[Dateline: Bangkok | Author: ESCAP]
The Executive Secretary of the Economic and Social Commission for Asia and the Pacific (ESCAP), Noeleen Heyzer, at high-level meetings in Seoul, discussed a partnership to implement a $200 million fund to support Asian developing countries to pursue a low carbon development path.
The $200 million fund is a key element of the East Asia Climate Partnership which the Republic of Korea launched at the G-8 summit in July. It aims to support, over a period of five years, policy consultations for low carbon development, technology transfer, resource mobilization and pilot projects for climate change mitigation and adaptation technologies.
The fund reflects the Republic of Korea’s national vision of “Low Carbon, Green Growth,” declared by President Lee Myung-bak in August, on the occasion of the 60th anniversary of the founding of the Republic. “The world has gone through the stages of the agricultural, industrial and information revolutions,” the President had said in his national address. “Now, it is entering the age of an environmental revolution. Leaving behind the era of wood, coal and oil, an age of new energy is now being opened.”
During his meeting with Under-Secretary-General Heyzer, the Korean Prime Minister, Han Seung-soo, expressed support for the proposal.
“The new vision and the partnership are very exciting developments,” and indicate a shift in development paradigm, said USG Heyzer, stating: “The rapid economic growth in the region, with its heavy dependence on fossil fuel consumption, is ecologically unsustainable.”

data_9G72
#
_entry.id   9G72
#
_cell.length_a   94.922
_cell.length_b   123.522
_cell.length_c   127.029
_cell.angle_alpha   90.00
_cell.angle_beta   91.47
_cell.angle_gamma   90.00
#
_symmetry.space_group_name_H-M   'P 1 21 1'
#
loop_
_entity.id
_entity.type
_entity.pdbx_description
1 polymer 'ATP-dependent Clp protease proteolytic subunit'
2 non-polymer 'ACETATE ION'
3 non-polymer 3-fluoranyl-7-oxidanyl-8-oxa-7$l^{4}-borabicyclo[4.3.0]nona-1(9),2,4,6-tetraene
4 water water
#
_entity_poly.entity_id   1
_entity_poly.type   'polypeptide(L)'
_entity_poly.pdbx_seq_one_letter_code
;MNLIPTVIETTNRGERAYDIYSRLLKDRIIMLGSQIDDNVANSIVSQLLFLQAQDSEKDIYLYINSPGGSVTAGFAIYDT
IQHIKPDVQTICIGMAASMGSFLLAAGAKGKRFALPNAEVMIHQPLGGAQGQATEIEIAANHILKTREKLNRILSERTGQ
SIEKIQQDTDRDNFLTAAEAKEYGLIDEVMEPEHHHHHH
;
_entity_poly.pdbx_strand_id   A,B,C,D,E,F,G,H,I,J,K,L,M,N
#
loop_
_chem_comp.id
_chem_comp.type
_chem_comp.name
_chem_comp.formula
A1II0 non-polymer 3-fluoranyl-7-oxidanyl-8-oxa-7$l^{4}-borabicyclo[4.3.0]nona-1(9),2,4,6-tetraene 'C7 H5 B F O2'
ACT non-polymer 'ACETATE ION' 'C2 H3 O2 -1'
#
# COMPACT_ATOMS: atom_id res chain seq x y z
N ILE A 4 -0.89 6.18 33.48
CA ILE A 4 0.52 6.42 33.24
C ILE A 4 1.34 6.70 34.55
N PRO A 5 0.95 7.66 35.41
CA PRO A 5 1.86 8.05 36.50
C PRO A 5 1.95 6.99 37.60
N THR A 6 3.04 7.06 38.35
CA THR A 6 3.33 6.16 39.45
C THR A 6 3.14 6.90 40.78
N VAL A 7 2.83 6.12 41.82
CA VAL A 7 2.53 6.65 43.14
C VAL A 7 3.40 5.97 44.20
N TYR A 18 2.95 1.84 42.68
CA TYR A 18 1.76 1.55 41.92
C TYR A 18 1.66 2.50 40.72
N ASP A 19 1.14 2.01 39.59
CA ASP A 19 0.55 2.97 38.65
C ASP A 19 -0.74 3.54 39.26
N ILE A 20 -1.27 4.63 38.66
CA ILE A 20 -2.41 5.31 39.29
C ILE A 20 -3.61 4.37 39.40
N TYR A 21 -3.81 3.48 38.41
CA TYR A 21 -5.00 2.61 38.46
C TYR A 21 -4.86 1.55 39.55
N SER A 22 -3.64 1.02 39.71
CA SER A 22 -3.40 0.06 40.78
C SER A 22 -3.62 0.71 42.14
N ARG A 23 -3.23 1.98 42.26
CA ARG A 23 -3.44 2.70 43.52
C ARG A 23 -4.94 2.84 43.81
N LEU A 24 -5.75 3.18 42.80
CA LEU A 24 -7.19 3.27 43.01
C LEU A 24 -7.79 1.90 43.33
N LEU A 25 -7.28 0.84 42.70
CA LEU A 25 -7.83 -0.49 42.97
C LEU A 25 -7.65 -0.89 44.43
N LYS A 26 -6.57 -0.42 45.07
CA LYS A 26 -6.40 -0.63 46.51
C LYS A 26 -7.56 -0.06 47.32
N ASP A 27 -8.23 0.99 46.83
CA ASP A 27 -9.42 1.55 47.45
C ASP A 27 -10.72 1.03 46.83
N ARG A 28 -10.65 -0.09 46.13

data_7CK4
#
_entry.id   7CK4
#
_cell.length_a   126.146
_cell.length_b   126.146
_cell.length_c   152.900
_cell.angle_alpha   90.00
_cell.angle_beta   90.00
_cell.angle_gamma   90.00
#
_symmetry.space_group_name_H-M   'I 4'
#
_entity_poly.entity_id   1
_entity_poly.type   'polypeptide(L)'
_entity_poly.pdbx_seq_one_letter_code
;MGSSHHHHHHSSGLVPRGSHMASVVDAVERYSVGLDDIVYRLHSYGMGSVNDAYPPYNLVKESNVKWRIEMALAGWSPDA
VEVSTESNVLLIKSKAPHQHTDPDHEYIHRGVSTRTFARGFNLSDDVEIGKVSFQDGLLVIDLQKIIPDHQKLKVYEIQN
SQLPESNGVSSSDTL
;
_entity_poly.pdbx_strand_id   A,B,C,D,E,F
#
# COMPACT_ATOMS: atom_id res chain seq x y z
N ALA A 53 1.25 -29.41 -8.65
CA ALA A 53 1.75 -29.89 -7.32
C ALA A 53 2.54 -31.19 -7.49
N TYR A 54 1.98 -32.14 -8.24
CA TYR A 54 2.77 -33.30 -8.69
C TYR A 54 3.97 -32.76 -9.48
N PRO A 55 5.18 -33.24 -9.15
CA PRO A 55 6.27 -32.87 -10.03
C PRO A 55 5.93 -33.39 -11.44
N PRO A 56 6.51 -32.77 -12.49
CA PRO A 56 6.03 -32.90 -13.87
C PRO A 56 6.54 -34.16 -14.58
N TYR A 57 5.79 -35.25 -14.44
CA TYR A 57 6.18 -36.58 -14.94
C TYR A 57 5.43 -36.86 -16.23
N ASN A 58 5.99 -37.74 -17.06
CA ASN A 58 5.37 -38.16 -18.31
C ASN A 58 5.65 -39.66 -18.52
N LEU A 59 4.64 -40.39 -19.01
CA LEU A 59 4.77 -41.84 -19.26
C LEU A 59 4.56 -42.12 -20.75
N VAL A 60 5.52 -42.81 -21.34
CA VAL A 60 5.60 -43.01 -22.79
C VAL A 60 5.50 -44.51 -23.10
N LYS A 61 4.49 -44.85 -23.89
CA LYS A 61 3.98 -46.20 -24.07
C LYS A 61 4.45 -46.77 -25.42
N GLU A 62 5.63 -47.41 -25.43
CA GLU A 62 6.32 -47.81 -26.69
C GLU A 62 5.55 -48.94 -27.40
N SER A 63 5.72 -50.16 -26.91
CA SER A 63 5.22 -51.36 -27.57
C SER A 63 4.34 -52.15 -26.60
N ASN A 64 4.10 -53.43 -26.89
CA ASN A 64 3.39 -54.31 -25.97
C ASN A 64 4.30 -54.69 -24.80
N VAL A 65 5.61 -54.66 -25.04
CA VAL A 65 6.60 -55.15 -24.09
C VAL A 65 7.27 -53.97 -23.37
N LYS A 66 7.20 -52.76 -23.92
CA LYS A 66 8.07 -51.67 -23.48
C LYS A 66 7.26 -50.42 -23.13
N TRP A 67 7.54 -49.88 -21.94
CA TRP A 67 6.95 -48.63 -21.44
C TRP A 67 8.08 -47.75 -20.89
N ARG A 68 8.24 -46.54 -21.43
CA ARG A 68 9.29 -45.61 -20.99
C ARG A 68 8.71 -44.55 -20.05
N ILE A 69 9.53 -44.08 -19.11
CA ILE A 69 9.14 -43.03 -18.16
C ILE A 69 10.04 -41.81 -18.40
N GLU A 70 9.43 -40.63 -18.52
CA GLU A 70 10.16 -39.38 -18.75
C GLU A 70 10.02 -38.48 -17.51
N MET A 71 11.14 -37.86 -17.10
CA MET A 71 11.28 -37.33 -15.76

As the fourth largest economy and a major carbon dioxide emitter in the region, the importance of this policy change will not only be felt in the Republic of Korea but in the whole region, USG Heyzer said, adding that ESCAP will play a leading role as the implementing agency of the new initiative.
The UN regional commission has been championing the Green Growth initiative in Asia and the Pacific, as well as regional cooperation, especially South-South cooperation, among member countries to achieve inclusive and sustainable development.
“I am very encouraged by the support expressed by the Korean Government to the proposed collaboration and I look forward to further discussions to finalize the partnership,” the ESCAP head said.
ESCAP’s Green Growth initiative, which was endorsed by a regional ministerial meeting on environment and development in Seoul in 2005, emphasizes that a country does not have to sacrifice economic growth in order to be green. It proposes policy measures such as green fiscal and tax reforms, investment in sustainable infrastructure, promotion of green consumption and clean production, and the use of eco-efficiency indicators.
At its latest annual Commission Session in April 2008, ESCAP’s proposal of a regional energy security framework – with its emphasis on shifting from fossil fuels to renewable energy sources, and on improving energy efficiency – was embraced by over 50 member countries as a way to reduce carbon emissions as well as enhancing secured long-term access to energy.
Other senior Korean officials who were present at the meeting were the Environment Minister, Lee Maanee, the Minister of Trade, Kim Jong-hoon and the president of Korea International Cooperation Agency (KOICA), Park Dae-won.